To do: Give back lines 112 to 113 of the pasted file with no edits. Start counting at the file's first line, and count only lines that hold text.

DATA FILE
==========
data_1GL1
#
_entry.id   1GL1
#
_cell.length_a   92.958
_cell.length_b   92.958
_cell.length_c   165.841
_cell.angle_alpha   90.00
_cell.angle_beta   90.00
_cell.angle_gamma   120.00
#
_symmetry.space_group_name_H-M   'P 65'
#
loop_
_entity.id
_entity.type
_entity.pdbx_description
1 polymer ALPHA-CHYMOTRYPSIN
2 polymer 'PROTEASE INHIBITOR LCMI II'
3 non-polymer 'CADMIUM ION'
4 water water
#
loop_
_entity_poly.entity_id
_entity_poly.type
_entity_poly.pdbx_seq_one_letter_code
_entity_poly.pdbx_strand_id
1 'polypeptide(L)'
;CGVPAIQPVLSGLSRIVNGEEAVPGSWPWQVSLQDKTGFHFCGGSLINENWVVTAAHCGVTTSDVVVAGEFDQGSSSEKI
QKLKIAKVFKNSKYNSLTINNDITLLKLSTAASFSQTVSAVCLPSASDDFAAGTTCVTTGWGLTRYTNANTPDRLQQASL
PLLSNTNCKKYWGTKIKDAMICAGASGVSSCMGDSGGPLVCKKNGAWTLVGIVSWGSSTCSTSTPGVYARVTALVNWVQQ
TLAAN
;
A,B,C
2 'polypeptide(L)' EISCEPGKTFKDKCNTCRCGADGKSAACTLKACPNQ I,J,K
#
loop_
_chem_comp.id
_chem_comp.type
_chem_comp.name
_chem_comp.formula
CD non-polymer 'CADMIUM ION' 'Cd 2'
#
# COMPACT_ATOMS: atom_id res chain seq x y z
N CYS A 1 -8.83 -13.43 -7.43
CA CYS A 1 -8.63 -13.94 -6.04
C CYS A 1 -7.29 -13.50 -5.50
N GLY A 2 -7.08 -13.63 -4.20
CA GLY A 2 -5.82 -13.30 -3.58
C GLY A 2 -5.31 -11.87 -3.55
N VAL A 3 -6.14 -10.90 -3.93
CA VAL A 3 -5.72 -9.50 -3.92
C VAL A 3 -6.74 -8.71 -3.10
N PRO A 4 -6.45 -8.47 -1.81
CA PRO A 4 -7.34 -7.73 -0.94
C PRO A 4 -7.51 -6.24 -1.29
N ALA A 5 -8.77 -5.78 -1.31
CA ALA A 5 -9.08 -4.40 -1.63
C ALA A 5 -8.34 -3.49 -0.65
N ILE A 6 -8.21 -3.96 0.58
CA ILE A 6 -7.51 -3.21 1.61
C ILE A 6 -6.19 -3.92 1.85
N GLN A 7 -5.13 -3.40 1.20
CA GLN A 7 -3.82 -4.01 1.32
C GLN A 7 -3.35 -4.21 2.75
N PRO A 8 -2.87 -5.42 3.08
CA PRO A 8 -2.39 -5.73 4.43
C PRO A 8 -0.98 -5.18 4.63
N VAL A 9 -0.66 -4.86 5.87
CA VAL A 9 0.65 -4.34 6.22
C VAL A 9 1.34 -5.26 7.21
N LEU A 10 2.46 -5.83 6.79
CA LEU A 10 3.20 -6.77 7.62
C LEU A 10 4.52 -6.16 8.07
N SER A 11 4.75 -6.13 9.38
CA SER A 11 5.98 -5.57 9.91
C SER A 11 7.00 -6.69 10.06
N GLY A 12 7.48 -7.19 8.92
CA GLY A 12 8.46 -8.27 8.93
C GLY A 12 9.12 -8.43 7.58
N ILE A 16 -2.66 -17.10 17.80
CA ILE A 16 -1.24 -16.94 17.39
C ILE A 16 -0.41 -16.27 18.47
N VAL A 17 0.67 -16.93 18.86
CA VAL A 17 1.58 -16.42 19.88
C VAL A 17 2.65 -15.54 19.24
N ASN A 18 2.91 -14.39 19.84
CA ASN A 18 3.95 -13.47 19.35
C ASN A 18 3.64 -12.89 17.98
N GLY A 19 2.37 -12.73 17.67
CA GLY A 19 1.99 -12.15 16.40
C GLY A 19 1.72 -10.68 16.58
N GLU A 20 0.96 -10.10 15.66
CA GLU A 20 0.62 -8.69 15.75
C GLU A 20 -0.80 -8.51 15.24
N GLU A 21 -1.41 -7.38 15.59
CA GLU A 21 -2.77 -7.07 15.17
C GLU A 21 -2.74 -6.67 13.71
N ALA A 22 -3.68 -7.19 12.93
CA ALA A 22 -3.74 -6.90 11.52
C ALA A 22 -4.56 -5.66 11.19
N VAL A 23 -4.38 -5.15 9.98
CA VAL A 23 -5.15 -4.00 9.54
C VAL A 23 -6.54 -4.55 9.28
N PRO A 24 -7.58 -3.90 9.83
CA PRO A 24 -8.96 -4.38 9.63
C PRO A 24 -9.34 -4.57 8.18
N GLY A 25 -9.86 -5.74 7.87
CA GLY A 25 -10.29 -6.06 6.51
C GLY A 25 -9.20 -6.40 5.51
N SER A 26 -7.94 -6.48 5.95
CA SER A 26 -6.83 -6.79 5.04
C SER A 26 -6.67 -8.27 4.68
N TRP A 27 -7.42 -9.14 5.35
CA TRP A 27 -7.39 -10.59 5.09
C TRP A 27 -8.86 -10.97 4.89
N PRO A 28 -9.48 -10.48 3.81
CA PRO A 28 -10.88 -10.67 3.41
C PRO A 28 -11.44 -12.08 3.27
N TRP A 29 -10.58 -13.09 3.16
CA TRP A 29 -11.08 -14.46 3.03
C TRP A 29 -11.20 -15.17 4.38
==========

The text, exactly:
CA SER A 26 -6.83 -6.79 5.04
C SER A 26 -6.67 -8.27 4.68